Hens in Backyard Coop

At one point I was making pilot holes for someone else to drill in the wood screws. We were a two-drill assembly line, and we did so many that I pretty much got over my fear I was going to put a hole in my finger. I liked this older Makita a lot, I can see why people get really into owning and handling wood-working tools:

Vintage Makita Drill

These gals dubbed themselves the “Womens’ Drill Team” and they got pretty into using a human-powered drill which I neglected to photograph, which is too bad because it was very cool. It’s called a Yankee Push Drill and you can see pictures of some like it here at a vintage tools site.

Women's Drill Team at Worm Bin Party

After the sides, bottoms and lids were assembled separately, they were all put together and large-bore holes were drilled in the bottom for ventilation:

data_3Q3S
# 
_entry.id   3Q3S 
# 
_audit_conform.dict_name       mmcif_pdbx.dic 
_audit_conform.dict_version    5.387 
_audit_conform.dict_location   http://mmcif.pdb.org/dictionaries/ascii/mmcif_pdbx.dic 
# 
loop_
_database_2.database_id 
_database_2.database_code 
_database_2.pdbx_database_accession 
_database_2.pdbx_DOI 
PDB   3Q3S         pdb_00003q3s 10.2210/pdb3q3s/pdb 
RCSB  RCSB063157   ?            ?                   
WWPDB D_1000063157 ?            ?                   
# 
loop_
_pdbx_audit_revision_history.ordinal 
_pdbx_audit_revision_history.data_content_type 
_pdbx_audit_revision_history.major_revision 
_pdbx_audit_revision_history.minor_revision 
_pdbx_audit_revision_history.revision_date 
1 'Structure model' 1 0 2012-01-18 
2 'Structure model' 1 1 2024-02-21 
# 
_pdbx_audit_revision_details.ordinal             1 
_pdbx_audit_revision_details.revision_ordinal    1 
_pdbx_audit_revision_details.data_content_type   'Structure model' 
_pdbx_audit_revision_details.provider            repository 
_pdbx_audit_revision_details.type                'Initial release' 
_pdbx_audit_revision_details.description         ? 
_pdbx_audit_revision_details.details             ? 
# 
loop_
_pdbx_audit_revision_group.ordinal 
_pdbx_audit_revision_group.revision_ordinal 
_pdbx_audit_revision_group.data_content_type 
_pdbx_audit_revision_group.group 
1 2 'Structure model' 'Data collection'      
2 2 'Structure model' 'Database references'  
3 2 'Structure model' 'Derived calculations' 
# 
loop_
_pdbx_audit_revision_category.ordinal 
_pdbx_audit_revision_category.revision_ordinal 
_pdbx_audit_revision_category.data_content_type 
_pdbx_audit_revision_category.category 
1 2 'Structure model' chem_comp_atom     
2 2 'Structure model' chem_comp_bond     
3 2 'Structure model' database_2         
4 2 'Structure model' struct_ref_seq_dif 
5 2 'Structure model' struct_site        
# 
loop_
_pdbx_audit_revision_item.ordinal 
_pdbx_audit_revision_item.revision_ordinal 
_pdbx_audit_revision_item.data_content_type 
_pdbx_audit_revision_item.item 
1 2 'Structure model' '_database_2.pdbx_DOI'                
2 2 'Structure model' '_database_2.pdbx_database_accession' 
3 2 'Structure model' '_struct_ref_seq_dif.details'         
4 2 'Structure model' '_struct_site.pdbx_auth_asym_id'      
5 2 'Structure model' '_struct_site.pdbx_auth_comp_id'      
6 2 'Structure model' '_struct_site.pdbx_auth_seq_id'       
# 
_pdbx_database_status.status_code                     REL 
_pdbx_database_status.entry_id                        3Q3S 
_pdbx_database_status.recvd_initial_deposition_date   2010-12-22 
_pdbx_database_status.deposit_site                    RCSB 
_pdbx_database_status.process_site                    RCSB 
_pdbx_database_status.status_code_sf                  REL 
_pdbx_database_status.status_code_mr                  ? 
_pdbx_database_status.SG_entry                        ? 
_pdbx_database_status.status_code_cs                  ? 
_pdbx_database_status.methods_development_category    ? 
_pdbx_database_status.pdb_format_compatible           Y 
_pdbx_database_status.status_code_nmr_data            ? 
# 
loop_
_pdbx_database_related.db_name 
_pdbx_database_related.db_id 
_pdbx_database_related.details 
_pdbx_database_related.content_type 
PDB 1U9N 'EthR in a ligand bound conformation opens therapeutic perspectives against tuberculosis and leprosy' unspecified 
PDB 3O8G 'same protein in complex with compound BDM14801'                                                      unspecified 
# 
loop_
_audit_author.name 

Worm Bin Ventilation Holes

To keep rats from chewing through those, we stapled hardware cloth (i.e. incredibly tough screen material) over each hole. Despite various horror stories I’d heard over the years, all of the experienced worm composting folks there said that they hadn’t had trouble with rodents. So, I hope to continue that trend!

Ta-da! Two bins, finished and stacked for taking home:

Completed Worm Bins

Even with a lot of people and mostly pre-cut wood, it still took a long time to build the bins from scratch. I had to leave early (after coming late, bad work-party etiquette for sure but nobody made me feel bad!), so I have yet to bring home my bin. I hope to pick it up tomorrow, and then I’ll have to get going on shredding newspaper for the worms’ bedding and then getting actual worms. The ones I plan to use, Red Wigglers (Eisenia foetida), are pretty pricey – $25 for 1/2 lb. at Seattle Tilth, so I might be able to get some from my mom’s compost pile or see if there are any left over from the gal who brought some to the bee.